That such was the meaning of Congress, is confirmed by the first clause in the tenth section itself, which gives to non-subscribing creditors, interest during the year 1791, including interest to the last day of December 1790; thus shewing, that creditors whose demands would carry interest to that time, by force of the contract, were the persons contemplated. Of this kind were indents for interest. And this idea receives confirmation from the care, used in the third section, to be explicit as to certificates carrying no interest, when they are really designed.

Upon the whole, I cannot persuade myself, that with these strong features, indicating the purpose of Congress, the Courts of the United States would embarrass a system of finance, by a determination in favor of interest to Mr. Buchanan for the year 1791.

I have the honor, sir, to be   with great esteem & respect   yr. mo. ob. serv

Edm: Randolph

Secretary of the Treasury.

LS, RG 60, Copies of Opinions, National Archives.

1Randolph’s letter is obviously in reply to a letter (which has not been found) by H requesting Randolph’s opinion as Attorney General on Robert Buchanan’s demand that he be paid interest on his certificate for 1791.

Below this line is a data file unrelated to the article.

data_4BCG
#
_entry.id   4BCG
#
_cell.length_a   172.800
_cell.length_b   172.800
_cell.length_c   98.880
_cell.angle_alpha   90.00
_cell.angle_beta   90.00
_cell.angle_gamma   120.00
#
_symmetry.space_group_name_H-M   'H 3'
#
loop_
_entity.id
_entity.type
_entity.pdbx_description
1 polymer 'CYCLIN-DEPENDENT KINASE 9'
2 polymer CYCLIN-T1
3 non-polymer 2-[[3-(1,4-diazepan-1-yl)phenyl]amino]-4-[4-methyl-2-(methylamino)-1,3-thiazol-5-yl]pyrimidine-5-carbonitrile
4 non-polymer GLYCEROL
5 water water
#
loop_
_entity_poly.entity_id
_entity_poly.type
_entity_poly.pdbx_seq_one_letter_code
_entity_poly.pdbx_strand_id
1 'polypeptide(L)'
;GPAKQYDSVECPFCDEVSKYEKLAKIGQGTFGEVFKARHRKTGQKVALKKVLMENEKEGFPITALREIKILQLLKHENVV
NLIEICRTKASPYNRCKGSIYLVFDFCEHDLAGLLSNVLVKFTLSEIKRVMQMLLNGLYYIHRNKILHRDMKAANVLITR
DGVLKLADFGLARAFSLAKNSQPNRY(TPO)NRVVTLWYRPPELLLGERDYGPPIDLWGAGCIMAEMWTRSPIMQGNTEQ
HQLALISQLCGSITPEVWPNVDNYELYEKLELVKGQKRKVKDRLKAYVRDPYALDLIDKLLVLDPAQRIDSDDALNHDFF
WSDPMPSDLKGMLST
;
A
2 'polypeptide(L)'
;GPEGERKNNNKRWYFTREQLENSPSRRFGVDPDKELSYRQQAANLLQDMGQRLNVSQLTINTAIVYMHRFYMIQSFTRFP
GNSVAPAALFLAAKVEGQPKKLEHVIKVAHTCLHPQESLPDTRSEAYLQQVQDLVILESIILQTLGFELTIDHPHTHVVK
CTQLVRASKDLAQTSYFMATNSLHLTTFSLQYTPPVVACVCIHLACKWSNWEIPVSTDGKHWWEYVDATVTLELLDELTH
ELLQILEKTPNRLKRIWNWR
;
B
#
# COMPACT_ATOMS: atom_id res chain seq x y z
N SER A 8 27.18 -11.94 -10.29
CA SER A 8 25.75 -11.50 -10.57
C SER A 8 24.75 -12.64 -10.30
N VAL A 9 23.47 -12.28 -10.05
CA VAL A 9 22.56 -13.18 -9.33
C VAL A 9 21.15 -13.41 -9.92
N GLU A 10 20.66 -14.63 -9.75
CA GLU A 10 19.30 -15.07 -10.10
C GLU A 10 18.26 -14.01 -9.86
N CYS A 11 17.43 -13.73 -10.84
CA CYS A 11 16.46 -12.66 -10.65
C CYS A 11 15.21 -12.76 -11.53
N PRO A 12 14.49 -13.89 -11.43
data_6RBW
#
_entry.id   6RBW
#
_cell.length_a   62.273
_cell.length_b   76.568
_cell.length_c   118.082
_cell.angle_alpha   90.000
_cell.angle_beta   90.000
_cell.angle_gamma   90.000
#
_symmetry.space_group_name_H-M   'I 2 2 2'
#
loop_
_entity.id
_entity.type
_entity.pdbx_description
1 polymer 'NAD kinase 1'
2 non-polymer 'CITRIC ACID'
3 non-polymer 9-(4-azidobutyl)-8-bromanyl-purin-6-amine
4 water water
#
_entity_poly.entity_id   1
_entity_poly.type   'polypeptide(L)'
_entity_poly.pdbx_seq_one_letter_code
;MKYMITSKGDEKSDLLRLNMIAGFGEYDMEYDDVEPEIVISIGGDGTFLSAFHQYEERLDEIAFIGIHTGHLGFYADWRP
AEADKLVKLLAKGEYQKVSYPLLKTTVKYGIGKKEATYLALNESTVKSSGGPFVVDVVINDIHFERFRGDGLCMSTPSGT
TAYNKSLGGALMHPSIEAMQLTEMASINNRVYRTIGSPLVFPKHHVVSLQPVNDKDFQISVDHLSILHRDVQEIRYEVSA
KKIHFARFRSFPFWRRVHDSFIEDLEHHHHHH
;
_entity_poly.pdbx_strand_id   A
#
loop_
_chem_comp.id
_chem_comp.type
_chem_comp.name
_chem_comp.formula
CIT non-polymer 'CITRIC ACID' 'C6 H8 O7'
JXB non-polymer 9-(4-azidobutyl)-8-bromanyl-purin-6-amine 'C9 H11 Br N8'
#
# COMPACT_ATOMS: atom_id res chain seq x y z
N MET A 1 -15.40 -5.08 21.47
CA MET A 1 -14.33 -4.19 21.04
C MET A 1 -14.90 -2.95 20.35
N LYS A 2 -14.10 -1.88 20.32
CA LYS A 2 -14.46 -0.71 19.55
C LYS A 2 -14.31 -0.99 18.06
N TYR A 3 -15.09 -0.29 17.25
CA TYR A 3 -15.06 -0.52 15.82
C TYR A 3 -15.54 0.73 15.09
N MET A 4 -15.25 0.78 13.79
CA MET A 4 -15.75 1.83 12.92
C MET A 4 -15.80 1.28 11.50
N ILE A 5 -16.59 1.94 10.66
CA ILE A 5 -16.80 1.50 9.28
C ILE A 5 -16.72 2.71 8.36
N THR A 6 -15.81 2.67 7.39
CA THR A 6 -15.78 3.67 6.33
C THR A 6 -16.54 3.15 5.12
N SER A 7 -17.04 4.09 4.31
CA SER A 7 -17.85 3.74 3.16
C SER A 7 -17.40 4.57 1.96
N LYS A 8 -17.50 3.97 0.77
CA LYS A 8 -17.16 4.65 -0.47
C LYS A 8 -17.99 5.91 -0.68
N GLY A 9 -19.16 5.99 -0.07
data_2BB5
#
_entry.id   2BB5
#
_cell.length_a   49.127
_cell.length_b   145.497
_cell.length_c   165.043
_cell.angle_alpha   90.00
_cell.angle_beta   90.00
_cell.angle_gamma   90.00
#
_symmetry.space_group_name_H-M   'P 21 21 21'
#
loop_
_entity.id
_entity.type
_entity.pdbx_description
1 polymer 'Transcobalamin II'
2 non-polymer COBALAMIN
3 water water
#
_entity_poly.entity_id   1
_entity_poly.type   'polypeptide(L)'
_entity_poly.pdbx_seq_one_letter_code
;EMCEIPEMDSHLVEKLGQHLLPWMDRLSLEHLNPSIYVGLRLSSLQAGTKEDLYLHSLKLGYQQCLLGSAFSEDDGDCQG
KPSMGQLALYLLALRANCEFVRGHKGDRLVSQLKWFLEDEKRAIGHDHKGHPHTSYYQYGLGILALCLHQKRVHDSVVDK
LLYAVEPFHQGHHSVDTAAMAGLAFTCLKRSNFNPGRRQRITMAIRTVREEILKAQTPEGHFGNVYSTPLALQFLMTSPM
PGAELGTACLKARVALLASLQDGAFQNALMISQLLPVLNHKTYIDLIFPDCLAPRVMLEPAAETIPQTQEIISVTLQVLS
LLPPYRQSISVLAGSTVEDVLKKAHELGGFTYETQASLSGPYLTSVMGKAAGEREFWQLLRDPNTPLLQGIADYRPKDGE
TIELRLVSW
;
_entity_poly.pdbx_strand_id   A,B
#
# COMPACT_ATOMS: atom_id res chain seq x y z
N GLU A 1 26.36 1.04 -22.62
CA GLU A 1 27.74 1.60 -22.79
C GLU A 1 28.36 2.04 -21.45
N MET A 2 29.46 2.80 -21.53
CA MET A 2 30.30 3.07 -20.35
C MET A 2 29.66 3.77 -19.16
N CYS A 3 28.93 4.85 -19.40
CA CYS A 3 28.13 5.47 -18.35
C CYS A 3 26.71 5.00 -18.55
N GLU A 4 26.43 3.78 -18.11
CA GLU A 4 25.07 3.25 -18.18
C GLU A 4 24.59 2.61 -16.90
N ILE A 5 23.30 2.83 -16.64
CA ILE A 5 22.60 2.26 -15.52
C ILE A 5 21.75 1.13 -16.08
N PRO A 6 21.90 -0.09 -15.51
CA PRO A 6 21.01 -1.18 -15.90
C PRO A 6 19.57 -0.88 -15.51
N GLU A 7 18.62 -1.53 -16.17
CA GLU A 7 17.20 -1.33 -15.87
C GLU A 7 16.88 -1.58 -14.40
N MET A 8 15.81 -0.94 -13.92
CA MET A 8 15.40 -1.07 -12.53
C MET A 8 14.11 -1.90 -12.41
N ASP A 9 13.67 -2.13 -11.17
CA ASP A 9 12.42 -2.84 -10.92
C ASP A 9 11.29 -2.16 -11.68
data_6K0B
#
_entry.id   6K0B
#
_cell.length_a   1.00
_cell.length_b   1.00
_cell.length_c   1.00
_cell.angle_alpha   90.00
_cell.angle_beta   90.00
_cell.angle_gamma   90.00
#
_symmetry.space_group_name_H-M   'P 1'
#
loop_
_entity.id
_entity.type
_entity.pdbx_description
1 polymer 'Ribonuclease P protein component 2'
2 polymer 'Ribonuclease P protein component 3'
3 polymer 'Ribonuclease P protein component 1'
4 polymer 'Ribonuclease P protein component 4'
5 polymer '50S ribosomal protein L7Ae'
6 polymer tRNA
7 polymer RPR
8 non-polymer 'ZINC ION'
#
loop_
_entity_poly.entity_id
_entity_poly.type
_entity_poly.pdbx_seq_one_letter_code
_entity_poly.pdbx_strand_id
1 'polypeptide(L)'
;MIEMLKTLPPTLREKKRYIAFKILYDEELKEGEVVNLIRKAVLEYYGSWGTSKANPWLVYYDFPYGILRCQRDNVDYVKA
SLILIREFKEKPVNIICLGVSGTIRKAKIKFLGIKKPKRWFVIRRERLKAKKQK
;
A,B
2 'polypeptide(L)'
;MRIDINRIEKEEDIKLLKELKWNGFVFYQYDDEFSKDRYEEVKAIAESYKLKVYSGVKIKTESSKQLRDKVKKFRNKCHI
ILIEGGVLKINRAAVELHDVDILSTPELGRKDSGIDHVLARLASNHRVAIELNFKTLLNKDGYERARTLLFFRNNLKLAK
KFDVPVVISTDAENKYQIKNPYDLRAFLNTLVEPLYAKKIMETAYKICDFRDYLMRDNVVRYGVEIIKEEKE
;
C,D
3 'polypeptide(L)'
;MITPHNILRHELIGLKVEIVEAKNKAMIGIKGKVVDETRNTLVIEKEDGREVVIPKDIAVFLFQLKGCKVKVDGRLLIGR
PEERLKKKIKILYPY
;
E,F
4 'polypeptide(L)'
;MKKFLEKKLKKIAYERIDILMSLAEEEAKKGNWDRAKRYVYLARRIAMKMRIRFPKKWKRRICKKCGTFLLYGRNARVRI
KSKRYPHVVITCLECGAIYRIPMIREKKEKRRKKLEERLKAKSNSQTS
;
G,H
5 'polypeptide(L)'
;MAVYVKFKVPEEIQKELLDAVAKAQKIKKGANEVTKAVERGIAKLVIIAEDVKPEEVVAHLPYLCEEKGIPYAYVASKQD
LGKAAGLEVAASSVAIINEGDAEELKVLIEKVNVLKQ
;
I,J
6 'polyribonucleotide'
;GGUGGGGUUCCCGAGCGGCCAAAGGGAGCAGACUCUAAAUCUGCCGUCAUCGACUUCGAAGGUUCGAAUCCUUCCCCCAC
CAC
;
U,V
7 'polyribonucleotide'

2William Bradford had been attorney general of Pennsylvania in the seventeen-eighties. On the day after this letter was written, he was appointed to the Supreme Court of Pennsylvania, and in 1794 he succeeded Randolph as Attorney General of the United States.

3In 1790 Jared Ingersoll succeeded Bradford as attorney general of Pennsylvania.

4Buchanan was a resident of Philadelphia.

5“An Act making provision for the (payment of the) Debt of the United States” (1 Stat. description begins The Public Statutes at Large of the United States of America (Boston, 1845). description ends 138–44 [August 4, 1790]).

6For the provision for nonsubscribers made by Section 10, see Andrew Porter to H, April 23, 1791, note 2.